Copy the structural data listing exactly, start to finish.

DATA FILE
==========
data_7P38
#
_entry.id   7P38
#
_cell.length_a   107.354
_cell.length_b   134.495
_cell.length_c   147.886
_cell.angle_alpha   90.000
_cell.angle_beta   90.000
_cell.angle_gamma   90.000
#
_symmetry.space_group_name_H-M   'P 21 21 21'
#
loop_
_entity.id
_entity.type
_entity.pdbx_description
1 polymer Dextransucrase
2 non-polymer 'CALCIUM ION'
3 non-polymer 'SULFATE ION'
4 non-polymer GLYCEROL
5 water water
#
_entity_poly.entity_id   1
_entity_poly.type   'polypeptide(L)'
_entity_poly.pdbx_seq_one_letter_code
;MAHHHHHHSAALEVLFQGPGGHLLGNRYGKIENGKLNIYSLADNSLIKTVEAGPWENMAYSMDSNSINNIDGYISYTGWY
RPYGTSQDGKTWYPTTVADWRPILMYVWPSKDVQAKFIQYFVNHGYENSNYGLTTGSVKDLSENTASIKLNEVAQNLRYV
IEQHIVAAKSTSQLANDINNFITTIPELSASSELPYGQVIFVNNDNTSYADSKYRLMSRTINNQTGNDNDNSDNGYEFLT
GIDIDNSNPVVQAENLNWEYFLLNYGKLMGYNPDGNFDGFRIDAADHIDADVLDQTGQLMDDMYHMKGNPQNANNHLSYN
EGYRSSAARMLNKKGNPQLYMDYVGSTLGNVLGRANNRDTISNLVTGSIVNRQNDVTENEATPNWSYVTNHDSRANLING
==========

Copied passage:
data_7P38
#
_entry.id   7P38
#
_cell.length_a   107.354
_cell.length_b   134.495
_cell.length_c   147.886
_cell.angle_alpha   90.000
_cell.angle_beta   90.000
_cell.angle_gamma   90.000
#
_symmetry.space_group_name_H-M   'P 21 21 21'
#
loop_
_entity.id
_entity.type
_entity.pdbx_description
1 polymer Dextransucrase
2 non-polymer 'CALCIUM ION'
3 non-polymer 'SULFATE ION'
4 non-polymer GLYCEROL
5 water water
#
_entity_poly.entity_id   1
_entity_poly.type   'polypeptide(L)'
_entity_poly.pdbx_seq_one_letter_code
;MAHHHHHHSAALEVLFQGPGGHLLGNRYGKIENGKLNIYSLADNSLIKTVEAGPWENMAYSMDSNSINNIDGYISYTGWY
RPYGTSQDGKTWYPTTVADWRPILMYVWPSKDVQAKFIQYFVNHGYENSNYGLTTGSVKDLSENTASIKLNEVAQNLRYV
IEQHIVAAKSTSQLANDINNFITTIPELSASSELPYGQVIFVNNDNTSYADSKYRLMSRTINNQTGNDNDNSDNGYEFLT
GIDIDNSNPVVQAENLNWEYFLLNYGKLMGYNPDGNFDGFRIDAADHIDADVLDQTGQLMDDMYHMKGNPQNANNHLSYN
EGYRSSAARMLNKKGNPQLYMDYVGSTLGNVLGRANNRDTISNLVTGSIVNRQNDVTENEATPNWSYVTNHDSRANLING